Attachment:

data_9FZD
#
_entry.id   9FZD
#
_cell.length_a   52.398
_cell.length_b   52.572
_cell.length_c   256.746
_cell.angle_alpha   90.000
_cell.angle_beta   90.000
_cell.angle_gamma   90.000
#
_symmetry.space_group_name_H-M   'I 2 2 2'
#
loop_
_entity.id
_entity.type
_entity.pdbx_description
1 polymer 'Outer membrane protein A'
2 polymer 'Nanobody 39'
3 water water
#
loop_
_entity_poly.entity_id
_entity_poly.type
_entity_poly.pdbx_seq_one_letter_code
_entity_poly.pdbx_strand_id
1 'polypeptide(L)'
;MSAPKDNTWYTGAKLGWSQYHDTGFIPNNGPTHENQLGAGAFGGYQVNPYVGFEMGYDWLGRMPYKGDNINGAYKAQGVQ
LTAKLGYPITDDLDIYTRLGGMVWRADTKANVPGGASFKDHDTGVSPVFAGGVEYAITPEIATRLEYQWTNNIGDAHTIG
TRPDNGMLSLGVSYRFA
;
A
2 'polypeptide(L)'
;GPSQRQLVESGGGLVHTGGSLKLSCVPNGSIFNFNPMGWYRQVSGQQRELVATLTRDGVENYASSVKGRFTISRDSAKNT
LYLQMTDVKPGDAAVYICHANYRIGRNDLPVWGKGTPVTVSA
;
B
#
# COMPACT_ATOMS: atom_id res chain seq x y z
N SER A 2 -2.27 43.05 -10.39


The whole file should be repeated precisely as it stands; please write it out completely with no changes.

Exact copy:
data_9FZD
#
_entry.id   9FZD
#
_cell.length_a   52.398
_cell.length_b   52.572
_cell.length_c   256.746
_cell.angle_alpha   90.000
_cell.angle_beta   90.000
_cell.angle_gamma   90.000
#
_symmetry.space_group_name_H-M   'I 2 2 2'
#
loop_
_entity.id
_entity.type
_entity.pdbx_description
1 polymer 'Outer membrane protein A'
2 polymer 'Nanobody 39'
3 water water
#
loop_
_entity_poly.entity_id
_entity_poly.type
_entity_poly.pdbx_seq_one_letter_code
_entity_poly.pdbx_strand_id
1 'polypeptide(L)'
;MSAPKDNTWYTGAKLGWSQYHDTGFIPNNGPTHENQLGAGAFGGYQVNPYVGFEMGYDWLGRMPYKGDNINGAYKAQGVQ
LTAKLGYPITDDLDIYTRLGGMVWRADTKANVPGGASFKDHDTGVSPVFAGGVEYAITPEIATRLEYQWTNNIGDAHTIG
TRPDNGMLSLGVSYRFA
;
A
2 'polypeptide(L)'
;GPSQRQLVESGGGLVHTGGSLKLSCVPNGSIFNFNPMGWYRQVSGQQRELVATLTRDGVENYASSVKGRFTISRDSAKNT
LYLQMTDVKPGDAAVYICHANYRIGRNDLPVWGKGTPVTVSA
;
B
#
# COMPACT_ATOMS: atom_id res chain seq x y z
N SER A 2 -2.27 43.05 -10.39